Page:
Discover Concord Fall 2022 Issue

Page 14

Dr. Jane Goodall:

A Message of


At the 2022 Thoreau Gathering, Concord was honored with a visit from the legendary Dr. Jane Goodall. She was awarded the Thoreau Prize for Literary Excellence in Nature Writing in recognition of her lifetime dedication to the study, understanding, and protection of non-human animals, nature, and our planet. Discover Concord spoke with her about her work, her thoughts on climate change, and her surprising message of hope for the future. What about Henry David Thoreau’s work resonates with you? When I was told I had been chosen to receive the Thoreau Prize for Literary Excellence in Nature Writing, I was very honoured. I have always loved writing, and I was delighted that this gift is being acknowledged, particularly in a place where Thoreau lived and worked. He was not trained as a naturalist, but he was an active field-worker and a first-class observer and note-taker. His writing shows his love of nature and his joy of being alone in nature. I feel a bond with this special man and his work continues to be inspirational for me, and for many young people today.


Discover CONCORD

| Fall 2022


What is it that first drew you to nature? Why have you dedicated your life’s work to protecting non-human animals, nature, and our planet? I was born loving and being fascinated by all animals. Television had not even been invented when I was growing up. Instead, I watched animals in the garden and everywhere I went, from squirrels and birds to spiders and worms. I also learned from books at the library. First, I fell in love with Doctor Doolittle and his ability to talk to animals. But at age ten, I found Tarzan of the Apes. That inspired my dream—I will grow up, live with wild animals in Africa, and write books about them. Everyone, except my wonderfully supportive mother, laughed at my dream and told me to focus on something I could achieve – as a girl. But my mother said that if I worked hard and took advantage of all opportunities, and if I did not give up, I would find a way to make my dreams a reality. My mentor, Louis Leakey, gave me an amazing opportunity in 1961 when I was invited to do field study work with chimpanzees in Gombe, Tanzania. Until 1986, I was learning about chimp behavior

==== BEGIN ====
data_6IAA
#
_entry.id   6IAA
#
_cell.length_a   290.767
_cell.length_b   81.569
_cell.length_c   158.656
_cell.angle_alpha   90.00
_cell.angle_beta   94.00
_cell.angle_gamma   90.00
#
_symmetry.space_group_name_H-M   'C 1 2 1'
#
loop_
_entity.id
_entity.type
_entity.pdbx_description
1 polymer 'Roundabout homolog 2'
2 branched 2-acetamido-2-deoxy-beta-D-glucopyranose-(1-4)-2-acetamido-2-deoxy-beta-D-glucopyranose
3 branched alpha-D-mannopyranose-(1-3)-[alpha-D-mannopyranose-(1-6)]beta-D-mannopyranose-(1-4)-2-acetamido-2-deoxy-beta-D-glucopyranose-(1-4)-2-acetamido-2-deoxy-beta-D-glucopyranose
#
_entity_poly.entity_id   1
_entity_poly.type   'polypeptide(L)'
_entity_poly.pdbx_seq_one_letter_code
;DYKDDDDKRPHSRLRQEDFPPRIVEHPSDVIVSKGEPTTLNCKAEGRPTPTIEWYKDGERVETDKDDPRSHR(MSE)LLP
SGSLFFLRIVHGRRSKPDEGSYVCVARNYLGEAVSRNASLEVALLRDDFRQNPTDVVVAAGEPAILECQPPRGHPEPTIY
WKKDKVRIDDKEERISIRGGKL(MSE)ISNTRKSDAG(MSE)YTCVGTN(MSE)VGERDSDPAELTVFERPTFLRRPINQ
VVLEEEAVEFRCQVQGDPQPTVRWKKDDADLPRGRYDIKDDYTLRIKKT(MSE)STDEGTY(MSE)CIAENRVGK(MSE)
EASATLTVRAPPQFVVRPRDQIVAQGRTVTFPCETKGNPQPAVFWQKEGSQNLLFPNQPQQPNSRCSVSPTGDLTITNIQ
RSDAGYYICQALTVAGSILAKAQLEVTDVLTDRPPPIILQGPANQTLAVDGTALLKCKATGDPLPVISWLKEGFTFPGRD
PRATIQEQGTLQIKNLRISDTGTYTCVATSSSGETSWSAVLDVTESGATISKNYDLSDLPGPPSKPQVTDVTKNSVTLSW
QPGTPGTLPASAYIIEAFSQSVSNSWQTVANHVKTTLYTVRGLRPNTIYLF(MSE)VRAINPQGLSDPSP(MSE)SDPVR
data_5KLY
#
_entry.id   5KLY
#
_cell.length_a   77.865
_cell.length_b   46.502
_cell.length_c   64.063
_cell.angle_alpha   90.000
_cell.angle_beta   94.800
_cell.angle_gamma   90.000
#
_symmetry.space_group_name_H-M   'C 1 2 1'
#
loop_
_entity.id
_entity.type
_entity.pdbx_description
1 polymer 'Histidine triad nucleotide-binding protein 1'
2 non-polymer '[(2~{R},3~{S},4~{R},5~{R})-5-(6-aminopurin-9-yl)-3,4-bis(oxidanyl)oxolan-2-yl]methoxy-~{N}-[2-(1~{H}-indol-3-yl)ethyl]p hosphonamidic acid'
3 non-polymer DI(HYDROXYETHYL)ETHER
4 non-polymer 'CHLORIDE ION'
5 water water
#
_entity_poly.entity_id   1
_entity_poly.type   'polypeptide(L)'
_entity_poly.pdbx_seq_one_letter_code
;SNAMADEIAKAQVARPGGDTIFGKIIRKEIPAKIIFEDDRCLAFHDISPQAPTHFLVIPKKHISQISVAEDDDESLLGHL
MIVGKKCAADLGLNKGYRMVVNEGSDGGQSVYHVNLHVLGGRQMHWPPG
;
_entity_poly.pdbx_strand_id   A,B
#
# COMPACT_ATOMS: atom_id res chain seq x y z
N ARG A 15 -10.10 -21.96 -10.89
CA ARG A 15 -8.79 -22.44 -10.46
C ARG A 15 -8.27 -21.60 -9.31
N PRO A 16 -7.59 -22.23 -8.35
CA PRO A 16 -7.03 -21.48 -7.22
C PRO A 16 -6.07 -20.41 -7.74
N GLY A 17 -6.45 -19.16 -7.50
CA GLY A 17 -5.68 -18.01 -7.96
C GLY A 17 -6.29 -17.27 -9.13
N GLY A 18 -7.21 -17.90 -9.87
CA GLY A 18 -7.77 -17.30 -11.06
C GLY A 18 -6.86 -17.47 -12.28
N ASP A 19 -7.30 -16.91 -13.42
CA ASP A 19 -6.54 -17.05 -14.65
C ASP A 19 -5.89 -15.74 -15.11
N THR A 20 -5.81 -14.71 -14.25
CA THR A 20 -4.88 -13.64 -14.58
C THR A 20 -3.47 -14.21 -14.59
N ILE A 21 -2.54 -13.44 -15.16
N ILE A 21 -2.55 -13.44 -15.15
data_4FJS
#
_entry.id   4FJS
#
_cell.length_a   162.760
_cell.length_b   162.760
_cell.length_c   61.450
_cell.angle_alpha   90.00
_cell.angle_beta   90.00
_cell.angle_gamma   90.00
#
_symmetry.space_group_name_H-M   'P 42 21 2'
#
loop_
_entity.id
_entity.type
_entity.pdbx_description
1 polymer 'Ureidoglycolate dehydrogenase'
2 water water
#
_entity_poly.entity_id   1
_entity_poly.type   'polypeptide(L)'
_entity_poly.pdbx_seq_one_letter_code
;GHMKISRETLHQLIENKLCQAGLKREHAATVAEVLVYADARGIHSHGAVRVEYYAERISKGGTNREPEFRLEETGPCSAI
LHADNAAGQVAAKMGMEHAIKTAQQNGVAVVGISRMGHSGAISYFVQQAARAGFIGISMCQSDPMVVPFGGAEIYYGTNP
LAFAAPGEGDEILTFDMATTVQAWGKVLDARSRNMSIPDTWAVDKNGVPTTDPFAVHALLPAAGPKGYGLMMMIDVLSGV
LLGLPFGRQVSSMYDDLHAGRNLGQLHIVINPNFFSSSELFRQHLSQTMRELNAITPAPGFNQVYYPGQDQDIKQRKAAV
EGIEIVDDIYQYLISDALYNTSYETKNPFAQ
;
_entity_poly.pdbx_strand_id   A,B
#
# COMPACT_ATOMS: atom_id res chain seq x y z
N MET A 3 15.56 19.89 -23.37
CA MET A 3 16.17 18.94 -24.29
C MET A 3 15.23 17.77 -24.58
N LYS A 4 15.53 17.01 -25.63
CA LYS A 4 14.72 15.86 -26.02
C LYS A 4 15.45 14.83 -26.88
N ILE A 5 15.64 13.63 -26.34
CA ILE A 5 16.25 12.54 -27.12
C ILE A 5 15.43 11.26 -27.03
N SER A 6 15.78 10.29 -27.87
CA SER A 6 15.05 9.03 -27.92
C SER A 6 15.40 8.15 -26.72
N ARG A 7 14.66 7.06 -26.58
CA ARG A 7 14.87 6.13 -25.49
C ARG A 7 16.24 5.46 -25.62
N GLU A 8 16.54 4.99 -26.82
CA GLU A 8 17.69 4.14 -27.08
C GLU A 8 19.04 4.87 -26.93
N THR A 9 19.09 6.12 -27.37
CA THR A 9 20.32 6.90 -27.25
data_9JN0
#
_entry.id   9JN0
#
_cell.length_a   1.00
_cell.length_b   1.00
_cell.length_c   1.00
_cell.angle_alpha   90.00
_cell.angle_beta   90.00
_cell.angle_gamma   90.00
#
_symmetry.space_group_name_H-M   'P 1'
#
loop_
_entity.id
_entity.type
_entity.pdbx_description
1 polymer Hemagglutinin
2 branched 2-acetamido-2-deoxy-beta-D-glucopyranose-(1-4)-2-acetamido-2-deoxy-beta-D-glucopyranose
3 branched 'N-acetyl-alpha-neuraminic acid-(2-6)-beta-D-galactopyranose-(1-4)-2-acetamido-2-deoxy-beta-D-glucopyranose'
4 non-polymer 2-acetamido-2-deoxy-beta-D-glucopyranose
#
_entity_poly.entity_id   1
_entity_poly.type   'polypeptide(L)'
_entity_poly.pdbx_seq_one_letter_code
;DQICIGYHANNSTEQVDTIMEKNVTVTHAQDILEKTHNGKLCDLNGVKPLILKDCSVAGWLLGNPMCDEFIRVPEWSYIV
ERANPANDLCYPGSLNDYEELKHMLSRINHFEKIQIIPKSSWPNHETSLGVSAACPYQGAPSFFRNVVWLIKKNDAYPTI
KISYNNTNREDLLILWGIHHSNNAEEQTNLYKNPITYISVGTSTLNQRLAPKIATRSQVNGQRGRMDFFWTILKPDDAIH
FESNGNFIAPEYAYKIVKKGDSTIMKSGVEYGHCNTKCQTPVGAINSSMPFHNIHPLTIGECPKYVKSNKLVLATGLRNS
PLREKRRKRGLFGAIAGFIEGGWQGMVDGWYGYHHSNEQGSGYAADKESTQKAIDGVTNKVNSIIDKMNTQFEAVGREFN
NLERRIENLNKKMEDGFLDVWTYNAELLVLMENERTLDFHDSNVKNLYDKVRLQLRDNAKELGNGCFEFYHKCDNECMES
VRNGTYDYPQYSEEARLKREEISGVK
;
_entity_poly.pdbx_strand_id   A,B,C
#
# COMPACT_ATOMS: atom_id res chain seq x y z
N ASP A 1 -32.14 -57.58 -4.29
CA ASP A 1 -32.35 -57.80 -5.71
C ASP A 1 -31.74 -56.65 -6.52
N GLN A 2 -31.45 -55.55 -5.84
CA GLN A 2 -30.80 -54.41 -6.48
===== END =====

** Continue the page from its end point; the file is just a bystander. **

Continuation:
and that of other animals in the ecosystem of the forest. When I learned that forests were disappearing across Africa and that chimp numbers were dropping, I decided I had to do something, though I wasn’t sure what. I also learned about the other ways in which we were harming nature; the reckless burning of fossil fuels that release huge amounts of CO2 the polluting of the oceans, the agricultural chemicals harming biodiversity and killing the soil, the huge areas cleared to grow grain for factory farming of animals, the heating of the planet from the production of methane (a greenhouse gas) by the billions of factory farm animals crowded into unbelievably cruel conditions, and the enormous water waste. I became increasingly concerned, as I care passionately about the natural world and the future of our children. What are some of the unexpected lessons you’ve learned through studying chimpanzees in Tanzania for more than 60 years? The first breakthrough was seeing a chimp (David Greybeard, the first to lose his fear of me) using and making tools to fish for termites. As the other chimps gradually

© Jane Goodall Institute

Dr. Jane Goodall in her early days at Gombe